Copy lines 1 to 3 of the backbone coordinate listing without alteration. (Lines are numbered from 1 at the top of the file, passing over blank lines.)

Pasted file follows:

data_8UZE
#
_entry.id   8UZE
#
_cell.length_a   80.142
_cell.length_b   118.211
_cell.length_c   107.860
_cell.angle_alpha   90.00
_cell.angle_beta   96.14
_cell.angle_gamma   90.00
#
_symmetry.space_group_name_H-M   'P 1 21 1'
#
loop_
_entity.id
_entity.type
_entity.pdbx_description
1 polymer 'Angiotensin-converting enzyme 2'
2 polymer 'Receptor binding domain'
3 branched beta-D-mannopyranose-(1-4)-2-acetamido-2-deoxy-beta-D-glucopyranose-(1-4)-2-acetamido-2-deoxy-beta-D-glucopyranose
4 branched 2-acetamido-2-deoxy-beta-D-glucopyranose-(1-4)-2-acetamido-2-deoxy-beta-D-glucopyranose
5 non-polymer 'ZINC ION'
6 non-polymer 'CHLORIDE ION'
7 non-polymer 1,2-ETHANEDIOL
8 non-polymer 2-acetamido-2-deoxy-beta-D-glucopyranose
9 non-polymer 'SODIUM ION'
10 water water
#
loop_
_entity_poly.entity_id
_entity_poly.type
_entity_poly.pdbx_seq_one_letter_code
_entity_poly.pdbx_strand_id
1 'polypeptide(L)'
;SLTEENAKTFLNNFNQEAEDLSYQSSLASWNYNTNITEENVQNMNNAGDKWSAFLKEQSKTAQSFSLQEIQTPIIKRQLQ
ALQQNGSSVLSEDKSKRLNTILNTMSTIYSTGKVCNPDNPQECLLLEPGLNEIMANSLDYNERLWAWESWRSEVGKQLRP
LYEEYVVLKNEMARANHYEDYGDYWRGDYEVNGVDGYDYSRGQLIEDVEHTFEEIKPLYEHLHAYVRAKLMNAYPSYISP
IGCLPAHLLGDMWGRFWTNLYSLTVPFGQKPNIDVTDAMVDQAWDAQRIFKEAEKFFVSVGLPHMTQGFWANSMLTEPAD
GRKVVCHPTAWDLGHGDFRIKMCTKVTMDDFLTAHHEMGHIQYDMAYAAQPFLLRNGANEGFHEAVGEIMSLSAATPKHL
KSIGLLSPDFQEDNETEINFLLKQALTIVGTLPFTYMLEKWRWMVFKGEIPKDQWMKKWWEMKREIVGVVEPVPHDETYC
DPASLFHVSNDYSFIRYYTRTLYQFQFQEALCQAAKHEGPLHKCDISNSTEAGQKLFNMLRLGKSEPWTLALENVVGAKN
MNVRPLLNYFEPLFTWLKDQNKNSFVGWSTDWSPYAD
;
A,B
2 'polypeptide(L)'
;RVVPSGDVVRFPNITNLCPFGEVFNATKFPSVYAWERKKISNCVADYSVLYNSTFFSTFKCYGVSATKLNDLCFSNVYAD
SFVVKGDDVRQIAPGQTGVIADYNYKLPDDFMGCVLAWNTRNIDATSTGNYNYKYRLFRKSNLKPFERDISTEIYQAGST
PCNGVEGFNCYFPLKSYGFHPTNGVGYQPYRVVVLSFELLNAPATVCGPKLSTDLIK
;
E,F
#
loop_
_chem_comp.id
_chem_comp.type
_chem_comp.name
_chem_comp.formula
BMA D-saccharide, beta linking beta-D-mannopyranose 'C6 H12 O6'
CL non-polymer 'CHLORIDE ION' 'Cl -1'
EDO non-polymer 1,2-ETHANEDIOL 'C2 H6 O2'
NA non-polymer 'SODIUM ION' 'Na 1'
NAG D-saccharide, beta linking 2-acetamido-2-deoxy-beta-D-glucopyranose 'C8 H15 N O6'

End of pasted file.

data_8UZE
#
_entry.id   8UZE